Deed restrictions can be found at: https://trepo.net/wp-content/uploads/2021/02/Deed-Restrictions-Columbia-County.pdf


    Email: info@trepo.net; Phone: 386-497-3320


    Three Rivers Estates Property Owners, Inc.

    Application for Membership/Renewal

    Membership #_______


    Name of property owners(s)__________________________________________________________

    (As shown on your deed)


    Street/PO Box ______________________________________________

    Apt. No._________________


    Phone # (____)-_____-_________

    Email Address_________________________________________


    Property Location: Unit____ Block____Lot(s)________County _______ _____________________

    (Property Street Name)


    DUES: $150.00 annually _________ Incl. 2 keys, quarterly newsletters

    Late Fee After 1/31


    After 2/28




    $2.00 (New Member By-Laws free)




    Payment Method:

    Total Submitted

    $ _________ ___Check ___Money Order ___ Online Payment


    Locks are changed mid-January. Late fees will be charged per the above schedule. Keys will be mailed out by the end of January if they are not picked up on key day. Locks are changed mid-January. Late fees will be charged per the above schedule. I will pick up my keys ( ) Please mail my keys ( )


    Can you volunteer for or contribute towards ( ) Maintenance, ( ) Security, ( ) Newsletter, ( ) Donation of Building Materials, ( ) Legal Advisor, ( ) Other (Please specify) ______________________________________________



    All members in good standing, their relatives and their guests who accompany them shall have full use of the recreation areas owned by Three Rivers Estates Property Owners, Inc. This use shall include, but not be limited to, swimming, boating, picnicking and other recreation. Said recreation area will be owned, operated, controlled and managed by the corporation. It is the intent of this corporation that utilization of said recreation area be limited exclusively to lot owners in Three Rivers Estates, their relatives and their guests who accompany them.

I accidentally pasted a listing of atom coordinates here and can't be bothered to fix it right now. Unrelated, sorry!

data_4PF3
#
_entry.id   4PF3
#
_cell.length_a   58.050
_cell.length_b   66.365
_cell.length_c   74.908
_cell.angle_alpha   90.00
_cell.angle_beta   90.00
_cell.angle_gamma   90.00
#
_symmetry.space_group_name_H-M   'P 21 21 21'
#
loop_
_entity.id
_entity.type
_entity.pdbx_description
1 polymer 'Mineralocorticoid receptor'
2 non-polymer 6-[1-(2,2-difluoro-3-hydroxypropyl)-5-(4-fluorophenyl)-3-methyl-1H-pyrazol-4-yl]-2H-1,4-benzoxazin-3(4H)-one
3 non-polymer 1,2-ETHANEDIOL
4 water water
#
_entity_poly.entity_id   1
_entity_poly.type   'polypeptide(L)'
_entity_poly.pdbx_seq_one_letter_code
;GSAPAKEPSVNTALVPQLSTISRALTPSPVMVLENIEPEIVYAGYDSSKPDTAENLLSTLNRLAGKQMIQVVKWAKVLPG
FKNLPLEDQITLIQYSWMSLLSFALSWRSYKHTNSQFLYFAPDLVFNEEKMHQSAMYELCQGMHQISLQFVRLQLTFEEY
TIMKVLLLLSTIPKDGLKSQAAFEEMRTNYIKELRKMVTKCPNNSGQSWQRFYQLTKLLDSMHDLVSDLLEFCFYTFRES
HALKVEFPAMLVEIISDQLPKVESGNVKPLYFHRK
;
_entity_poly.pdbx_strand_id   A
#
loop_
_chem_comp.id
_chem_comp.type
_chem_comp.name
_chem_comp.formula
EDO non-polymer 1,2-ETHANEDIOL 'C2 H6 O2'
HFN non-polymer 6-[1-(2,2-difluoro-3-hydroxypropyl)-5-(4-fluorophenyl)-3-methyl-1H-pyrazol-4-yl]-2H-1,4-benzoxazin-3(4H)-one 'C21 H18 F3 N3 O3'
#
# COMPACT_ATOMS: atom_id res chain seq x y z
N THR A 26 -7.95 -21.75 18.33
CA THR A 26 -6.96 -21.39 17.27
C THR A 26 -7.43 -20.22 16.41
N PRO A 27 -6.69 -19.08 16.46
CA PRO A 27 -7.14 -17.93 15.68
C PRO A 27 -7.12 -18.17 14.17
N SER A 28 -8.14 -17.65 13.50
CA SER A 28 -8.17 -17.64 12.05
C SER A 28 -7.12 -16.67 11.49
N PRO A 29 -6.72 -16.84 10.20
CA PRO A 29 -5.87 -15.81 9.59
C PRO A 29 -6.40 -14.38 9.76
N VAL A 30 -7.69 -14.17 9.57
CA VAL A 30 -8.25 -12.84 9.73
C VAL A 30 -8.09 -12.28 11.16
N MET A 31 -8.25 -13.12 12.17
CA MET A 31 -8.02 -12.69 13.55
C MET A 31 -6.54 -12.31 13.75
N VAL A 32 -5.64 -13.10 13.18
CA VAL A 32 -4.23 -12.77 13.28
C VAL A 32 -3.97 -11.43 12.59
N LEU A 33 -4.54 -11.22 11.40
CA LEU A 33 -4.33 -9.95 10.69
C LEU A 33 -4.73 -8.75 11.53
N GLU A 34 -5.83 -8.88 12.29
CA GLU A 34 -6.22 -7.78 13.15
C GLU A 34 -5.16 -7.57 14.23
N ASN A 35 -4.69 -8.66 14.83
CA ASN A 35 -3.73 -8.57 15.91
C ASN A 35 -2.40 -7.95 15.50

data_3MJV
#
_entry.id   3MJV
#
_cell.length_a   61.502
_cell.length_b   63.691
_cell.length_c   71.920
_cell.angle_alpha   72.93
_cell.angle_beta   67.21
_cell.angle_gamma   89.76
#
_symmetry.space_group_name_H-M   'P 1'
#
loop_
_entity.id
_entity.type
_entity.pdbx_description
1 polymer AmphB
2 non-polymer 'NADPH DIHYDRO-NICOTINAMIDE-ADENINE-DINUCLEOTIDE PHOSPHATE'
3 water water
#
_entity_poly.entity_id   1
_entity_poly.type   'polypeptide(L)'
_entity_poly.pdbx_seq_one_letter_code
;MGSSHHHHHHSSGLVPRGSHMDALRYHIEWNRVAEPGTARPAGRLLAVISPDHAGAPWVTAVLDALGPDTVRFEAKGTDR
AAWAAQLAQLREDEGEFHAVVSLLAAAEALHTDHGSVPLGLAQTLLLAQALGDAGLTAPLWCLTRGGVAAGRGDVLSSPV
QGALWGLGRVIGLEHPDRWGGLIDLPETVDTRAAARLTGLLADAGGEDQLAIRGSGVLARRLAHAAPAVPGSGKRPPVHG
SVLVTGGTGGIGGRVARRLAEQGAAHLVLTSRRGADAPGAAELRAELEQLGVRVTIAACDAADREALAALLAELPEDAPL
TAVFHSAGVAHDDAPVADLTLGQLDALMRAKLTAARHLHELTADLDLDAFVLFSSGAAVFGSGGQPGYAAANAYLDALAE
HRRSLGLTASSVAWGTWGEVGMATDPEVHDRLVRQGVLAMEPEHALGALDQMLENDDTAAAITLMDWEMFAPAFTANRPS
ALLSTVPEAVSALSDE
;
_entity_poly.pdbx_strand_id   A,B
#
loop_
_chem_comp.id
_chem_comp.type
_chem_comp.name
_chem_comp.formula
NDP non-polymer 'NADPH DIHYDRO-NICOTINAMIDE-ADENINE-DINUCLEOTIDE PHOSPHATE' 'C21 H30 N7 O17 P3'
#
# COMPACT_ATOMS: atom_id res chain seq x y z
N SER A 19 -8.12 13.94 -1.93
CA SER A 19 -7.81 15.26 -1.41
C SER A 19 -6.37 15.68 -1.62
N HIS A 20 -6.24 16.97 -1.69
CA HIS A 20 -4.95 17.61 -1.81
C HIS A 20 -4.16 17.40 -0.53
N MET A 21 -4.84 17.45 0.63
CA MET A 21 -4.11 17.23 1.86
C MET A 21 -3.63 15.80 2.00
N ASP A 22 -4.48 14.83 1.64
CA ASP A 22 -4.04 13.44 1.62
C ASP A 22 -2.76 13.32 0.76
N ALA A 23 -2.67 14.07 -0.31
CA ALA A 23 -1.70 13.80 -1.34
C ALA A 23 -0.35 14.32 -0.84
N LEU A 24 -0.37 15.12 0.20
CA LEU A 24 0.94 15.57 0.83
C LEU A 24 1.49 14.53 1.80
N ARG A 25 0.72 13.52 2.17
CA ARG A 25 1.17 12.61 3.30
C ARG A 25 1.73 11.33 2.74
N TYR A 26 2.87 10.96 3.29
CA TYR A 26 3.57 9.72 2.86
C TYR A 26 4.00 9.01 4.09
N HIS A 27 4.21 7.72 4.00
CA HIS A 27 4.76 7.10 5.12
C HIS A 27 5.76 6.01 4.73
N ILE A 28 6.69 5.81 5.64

Use of the recreation areas by groups shall be in limited scope and number. Where the group using or planning to use a recreation area or areas exceeds or is expected to exceed twelve (12) persons in number, then permission for such use shall be first obtained from the

    president or vice-president or person designated by the president to act upon such request and in no event shall approval be unreasonably withheld. No other persons or groups of non-members shall be permitted to use the recreation areas without prior approval of the Board of Directors with such approval duly noted in the minutes of the Board meeting. The officers of the corporation and their designees are directed to take such action as they may deem appropriate to prosecute trespassers and prevent unauthorized use of any of the recreation areas under the control of the corporation.


    By signing this membership application, you acknowledge you have read, understand, and agree to abide by the TREPO Bylaws, Restrictions and Covenants, and Deed restrictions currently in effect and found at www.trepo.net/documents.



    Printed Name ________________________________________

    Signature ___________________________________________________________

    Date _________________________________________________________________